There’s a bipartisan effort to change laws that govern speech on the internet
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Internet companies, websites and web applications have a kind of legal immunity that they say makes the internet as we know it possible. First, they’re generally immune from legal liability if a Facebook or Twitter user posts something illegal. They’re also immune from liability if they take down a post they find objectionable. Users generally can’t legally challenge that.
There’s a concerted campaign underway in Congress to roll back some of that immunity. “Marketplace Morning Report” host Sabri Ben-Achour spoke about that effort with Daphne Keller, director of the Program on Platform Regulation at Stanford University’s Cyber Policy Center. The following is an edited transcript of their conversation.
Sabri Ben-Achour: Just how big is this effort to weaken these types of legal immunity the internet companies enjoy?
Daphne Keller: It is very big. It has support on both sides of the aisle, although you find that often what Republicans want out of it and what Democrats want out of it are inconsistent goals. But I think we should expect to see changes to this law in the near future. And if we’re lucky, there will be smart changes. And if we are unlucky, they will be not very smart changes.
Ben-Achour: Well, what is first the argument in favor of limiting these types of immunity?
Keller: People have a lot of different goals in proposing changes to this law. Some people want platforms to take down more harmful and offensive content. I think that’s actually very widespread. Lots of people want to see more content taken down from from platforms like Facebook or Twitter. Part of the issue is that a lot of that is what we call “lawful but awful” speech. It’s protected by the First Amendment. And so changing an immunity like CDA 230 wouldn’t necessarily change the appearance of that content anyway. But we also see people who want to change the immunity in order to get platforms to leave up more of this lawful but awful speech, and compel them to carry things like, maybe racist diatribes or anti-vaccine scientific theories, or even potentially electoral misinformation, and not give them the leeway to take that stuff down.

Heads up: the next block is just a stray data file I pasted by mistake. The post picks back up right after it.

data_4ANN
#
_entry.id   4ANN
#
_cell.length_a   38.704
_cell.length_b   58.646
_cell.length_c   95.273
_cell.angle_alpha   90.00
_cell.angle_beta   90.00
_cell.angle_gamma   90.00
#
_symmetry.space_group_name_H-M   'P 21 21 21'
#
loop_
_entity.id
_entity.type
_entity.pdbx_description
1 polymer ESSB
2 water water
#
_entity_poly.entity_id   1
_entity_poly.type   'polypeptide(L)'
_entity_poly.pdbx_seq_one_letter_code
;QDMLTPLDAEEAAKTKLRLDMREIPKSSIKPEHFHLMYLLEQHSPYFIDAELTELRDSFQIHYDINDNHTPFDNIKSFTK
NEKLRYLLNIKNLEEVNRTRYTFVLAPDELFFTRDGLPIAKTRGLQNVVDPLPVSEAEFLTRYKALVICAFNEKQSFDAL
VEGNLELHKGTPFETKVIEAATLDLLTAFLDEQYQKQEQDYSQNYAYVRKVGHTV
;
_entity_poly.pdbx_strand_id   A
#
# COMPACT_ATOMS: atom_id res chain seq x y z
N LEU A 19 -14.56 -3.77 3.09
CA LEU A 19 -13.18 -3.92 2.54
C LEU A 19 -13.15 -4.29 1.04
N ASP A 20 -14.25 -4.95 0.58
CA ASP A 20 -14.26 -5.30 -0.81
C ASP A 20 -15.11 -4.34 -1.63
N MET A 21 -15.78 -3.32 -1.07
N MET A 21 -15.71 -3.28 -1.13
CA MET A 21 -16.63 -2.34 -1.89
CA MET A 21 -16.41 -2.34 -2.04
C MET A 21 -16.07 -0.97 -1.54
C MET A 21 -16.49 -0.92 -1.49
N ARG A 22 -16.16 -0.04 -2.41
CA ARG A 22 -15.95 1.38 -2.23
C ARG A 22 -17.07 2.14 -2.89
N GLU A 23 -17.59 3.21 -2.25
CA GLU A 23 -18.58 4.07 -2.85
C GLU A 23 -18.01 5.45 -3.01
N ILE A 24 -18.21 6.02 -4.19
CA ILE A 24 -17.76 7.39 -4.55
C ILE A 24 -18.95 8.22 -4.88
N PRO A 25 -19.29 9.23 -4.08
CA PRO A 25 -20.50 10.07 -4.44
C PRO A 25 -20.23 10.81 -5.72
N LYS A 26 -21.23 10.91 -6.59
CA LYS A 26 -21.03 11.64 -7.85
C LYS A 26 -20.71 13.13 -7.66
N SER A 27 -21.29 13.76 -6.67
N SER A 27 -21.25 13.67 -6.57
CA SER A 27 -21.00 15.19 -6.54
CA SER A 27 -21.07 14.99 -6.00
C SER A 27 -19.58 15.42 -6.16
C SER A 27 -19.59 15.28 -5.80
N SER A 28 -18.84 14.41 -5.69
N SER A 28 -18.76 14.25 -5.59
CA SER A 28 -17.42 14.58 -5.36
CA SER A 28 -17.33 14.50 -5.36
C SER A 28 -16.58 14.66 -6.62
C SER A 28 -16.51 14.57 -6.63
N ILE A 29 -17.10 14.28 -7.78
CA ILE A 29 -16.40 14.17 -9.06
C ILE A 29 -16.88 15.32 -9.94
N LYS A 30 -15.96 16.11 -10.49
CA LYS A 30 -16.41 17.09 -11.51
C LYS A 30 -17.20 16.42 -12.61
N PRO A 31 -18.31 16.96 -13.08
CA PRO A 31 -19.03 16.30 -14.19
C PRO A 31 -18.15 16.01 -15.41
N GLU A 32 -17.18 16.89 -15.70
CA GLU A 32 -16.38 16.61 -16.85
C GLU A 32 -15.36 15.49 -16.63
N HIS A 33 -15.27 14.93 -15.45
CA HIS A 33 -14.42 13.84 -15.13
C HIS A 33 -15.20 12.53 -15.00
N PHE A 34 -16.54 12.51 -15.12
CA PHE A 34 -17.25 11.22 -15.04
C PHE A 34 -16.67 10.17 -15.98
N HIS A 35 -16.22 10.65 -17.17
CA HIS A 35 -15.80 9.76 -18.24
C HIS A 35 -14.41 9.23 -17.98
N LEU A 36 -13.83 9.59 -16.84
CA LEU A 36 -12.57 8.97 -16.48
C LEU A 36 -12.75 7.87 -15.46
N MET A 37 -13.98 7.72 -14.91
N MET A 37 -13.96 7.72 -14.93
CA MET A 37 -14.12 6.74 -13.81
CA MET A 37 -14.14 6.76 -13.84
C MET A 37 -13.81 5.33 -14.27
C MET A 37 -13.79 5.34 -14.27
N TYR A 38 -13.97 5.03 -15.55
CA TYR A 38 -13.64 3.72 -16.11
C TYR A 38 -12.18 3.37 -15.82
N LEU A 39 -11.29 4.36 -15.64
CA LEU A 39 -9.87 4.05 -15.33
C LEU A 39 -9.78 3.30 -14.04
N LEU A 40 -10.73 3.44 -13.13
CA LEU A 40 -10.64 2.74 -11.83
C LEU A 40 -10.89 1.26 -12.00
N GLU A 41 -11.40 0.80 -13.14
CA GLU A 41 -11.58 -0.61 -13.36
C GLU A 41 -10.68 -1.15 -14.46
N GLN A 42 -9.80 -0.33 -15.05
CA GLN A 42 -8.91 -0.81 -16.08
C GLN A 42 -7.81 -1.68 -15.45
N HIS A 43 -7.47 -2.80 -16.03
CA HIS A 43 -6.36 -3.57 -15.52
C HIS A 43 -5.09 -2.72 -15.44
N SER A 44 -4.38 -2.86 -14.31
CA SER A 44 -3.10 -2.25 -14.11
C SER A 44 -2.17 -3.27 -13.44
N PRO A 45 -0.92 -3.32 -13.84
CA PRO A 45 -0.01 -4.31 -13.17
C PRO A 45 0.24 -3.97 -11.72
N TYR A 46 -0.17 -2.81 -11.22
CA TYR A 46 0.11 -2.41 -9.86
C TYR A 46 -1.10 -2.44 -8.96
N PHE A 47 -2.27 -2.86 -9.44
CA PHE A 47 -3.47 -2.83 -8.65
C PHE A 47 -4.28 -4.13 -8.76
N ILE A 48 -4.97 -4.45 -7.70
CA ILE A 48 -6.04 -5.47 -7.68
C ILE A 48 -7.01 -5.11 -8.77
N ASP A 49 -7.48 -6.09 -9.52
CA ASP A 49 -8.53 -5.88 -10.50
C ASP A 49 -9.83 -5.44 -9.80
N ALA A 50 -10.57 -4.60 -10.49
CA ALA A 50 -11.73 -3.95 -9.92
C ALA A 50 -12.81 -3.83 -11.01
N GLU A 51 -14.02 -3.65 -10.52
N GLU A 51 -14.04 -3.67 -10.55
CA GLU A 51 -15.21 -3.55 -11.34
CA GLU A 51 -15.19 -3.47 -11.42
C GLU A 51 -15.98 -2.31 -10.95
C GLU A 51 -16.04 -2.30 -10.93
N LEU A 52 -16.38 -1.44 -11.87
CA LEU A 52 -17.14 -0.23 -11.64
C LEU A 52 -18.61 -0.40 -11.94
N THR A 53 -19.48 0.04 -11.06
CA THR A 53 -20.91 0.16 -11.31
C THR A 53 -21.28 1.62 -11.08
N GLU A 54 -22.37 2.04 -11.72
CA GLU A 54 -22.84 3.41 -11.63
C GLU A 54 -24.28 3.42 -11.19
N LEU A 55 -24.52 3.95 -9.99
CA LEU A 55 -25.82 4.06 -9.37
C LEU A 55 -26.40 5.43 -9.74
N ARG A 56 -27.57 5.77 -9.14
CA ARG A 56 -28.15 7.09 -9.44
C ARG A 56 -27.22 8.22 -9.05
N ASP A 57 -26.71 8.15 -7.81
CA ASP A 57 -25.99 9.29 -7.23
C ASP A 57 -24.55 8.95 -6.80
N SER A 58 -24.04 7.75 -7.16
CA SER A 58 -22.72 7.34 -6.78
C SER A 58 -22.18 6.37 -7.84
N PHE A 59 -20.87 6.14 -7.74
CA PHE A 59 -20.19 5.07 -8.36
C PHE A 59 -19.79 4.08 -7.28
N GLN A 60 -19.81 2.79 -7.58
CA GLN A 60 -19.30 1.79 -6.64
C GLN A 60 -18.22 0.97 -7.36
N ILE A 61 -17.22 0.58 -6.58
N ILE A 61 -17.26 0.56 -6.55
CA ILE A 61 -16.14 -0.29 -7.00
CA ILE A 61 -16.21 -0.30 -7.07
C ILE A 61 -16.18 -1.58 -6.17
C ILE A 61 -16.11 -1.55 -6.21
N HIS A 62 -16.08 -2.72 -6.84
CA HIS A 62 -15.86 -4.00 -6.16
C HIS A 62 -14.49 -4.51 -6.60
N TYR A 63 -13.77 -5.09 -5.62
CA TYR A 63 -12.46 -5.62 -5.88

Ben-Achour: What’s the downside to having tech platforms, internet sites, be held liable for the content that their users post? Like promoting terrorism or child exploitation or something?
Keller: To be clear, they already face liability for a number of those things. Anything that is a federal crime, like supporting terrorism and child exploitation, doesn’t have a special immunity in the first place. But, broadly, the issue with putting liability on platforms for their users’ speech is that it gives them powerful incentives to err on the side of taking things down, just in case it’s illegal, because they don’t want to get in trouble. And you can imagine what that would have done to the Me Too movement, for example. If a platform felt like it had to take down any allegation that could possibly prove to be defamatory later on, obviously, that has a consequence for speech.
It’s also a problem for competition. If we changed the laws and platforms had to assume more risk for user speech or put in place expensive processes, that’s something that Facebook and Google could probably deal with, but their smaller competitors could not. And then, finally, if we have new obligations on platforms to police their users’ speech, that gives them reasons to adopt clumsy tools like automated speech filters. And we know that those have disparate impact, for example, on speakers of African American English. So there’s this mess of speech issues, competition issues, equality issues, and there are ways to respond to them. It’s not that regulation is impossible here. But almost none of the bills we’re seeing in Congress now really even try to grapple with them in intelligent ways.